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Week 1: Introductions/Overview: An Ethical and Legal Framework - Discussion
This week's graded topics relate to the following Terminal Course Objectives (TCOs): A | Given a situation related to reproductive genetics, genetic research, or the human genome project, develop a set of legal and ethical guidelines, which can be applied to genetic issues for the conduct of medical practice and/or research. |
B | Given the contentious debate surrounding issues of procreation, develop an institutional policy, which can be applied to the range of treatment and research issues related to procreation. |
C | Given the mandate for advance directives, informed consent, and the…show more content… If I were at that hospital clear cut rules would be discussed regarding premature infant deaths along with sensitivity training. Check points would be set up so that family would not have access to the actual areas where these infants were held after their passing. A separate room would be set aside to facilitate this type of viewing.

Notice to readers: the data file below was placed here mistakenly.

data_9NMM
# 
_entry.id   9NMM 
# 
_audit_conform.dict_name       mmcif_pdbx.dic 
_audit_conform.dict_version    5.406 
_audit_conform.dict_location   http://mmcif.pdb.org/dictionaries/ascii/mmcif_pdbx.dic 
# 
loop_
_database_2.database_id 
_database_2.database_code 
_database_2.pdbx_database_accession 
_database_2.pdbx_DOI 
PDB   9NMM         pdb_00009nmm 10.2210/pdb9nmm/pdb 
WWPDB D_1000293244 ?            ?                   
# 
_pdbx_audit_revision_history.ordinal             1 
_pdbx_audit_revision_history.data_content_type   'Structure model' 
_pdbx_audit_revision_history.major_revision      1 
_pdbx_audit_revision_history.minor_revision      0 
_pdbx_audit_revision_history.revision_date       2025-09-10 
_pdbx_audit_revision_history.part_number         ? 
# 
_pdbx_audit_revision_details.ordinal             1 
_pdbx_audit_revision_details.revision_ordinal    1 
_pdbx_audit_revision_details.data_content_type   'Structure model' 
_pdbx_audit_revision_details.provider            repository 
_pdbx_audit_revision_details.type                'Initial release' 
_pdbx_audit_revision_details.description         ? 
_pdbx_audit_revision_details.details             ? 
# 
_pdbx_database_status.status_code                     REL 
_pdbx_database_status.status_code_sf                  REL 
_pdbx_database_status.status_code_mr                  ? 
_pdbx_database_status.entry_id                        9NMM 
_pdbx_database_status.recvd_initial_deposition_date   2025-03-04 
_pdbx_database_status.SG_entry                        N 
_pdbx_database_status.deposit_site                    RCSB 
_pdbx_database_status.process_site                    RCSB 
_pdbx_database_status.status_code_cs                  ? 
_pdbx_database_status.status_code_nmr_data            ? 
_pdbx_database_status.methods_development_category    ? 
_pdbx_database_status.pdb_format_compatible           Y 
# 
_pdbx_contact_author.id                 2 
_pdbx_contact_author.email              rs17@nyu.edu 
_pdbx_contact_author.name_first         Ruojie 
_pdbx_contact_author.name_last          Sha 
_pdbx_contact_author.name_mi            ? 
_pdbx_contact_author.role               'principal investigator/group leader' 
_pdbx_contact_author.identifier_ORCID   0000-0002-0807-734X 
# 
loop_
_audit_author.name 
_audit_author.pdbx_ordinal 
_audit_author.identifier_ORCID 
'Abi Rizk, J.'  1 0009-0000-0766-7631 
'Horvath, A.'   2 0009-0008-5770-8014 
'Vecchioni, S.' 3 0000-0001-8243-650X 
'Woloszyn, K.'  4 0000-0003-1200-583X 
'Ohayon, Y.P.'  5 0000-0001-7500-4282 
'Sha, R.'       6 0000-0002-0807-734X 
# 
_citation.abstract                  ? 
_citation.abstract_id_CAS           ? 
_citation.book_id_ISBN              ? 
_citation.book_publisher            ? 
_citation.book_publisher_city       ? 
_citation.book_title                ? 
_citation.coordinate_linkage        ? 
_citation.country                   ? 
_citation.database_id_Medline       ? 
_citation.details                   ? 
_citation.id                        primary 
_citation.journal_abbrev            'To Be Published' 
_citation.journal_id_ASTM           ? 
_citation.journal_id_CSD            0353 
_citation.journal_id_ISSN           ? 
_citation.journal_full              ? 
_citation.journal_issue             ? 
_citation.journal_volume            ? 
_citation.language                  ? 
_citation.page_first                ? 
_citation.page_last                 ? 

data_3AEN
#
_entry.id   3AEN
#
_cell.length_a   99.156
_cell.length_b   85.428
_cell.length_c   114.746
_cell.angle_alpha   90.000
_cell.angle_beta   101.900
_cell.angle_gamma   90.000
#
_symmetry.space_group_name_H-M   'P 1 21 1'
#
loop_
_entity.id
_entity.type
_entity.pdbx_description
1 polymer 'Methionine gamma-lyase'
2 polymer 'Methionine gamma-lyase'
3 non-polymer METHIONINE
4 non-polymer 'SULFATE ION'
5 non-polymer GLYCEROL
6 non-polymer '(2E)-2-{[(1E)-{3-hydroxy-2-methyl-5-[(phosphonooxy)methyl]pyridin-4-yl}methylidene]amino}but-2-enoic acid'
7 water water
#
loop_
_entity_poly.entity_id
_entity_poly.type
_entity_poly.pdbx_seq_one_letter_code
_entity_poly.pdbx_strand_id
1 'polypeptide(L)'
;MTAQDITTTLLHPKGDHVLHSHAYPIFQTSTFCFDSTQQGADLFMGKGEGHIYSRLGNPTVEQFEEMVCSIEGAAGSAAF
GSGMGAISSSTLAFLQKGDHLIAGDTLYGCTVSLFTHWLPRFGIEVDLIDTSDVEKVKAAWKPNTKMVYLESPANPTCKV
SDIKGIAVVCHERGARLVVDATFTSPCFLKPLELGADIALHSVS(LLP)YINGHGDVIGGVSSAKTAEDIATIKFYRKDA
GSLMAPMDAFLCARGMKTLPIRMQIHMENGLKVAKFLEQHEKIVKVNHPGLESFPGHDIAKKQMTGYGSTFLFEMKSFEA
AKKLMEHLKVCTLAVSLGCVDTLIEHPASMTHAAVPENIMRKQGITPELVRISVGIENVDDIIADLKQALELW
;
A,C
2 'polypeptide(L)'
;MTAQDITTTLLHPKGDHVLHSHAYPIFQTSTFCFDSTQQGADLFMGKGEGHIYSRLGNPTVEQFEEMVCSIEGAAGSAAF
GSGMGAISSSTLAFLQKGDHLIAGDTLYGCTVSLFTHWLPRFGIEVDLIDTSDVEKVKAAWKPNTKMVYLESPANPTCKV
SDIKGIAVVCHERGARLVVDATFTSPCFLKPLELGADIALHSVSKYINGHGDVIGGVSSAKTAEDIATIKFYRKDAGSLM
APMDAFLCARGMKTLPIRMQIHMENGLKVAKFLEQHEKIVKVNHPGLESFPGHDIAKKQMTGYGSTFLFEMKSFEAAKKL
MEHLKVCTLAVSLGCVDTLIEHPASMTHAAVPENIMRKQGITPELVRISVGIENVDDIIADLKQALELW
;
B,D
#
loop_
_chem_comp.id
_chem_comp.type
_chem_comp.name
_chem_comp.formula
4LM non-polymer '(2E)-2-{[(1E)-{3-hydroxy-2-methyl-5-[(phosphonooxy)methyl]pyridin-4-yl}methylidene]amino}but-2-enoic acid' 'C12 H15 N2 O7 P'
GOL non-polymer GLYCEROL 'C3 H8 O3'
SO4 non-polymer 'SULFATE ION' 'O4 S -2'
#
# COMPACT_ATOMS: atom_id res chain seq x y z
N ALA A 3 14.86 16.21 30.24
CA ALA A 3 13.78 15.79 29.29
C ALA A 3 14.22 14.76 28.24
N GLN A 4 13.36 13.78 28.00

Resource: Pozgar, G., (2012). Legal aspects of health care administration (11th ed.). Jones & Bartlett Learning. | | | | | RE: Hello | Lloyreen Moss | 3/7/2013 6:59:20 PM | | | I'm wondering what everyone things about the recent news story of a nursing home in Bakersfield California who has a policy against its employees giving CPR? I am required to have CPR certification as a massage therapist. When I went through the training, I was under the impression that once you get certified, it is your duty to provide CPR if it is needed. I assume the nurses who worked at the facility were CPR certified. Yet there is a policy that bans them from giving CPR to the residents. I understand that there is a risk of liability when this happens, which could be deemed as an unintentional tort if someone is hurt from CPR. However, isn't a bigger issue if you are CPR certified and refuse to give CPR? Doesn't that open you up for negligence?
I'd like to know what others think...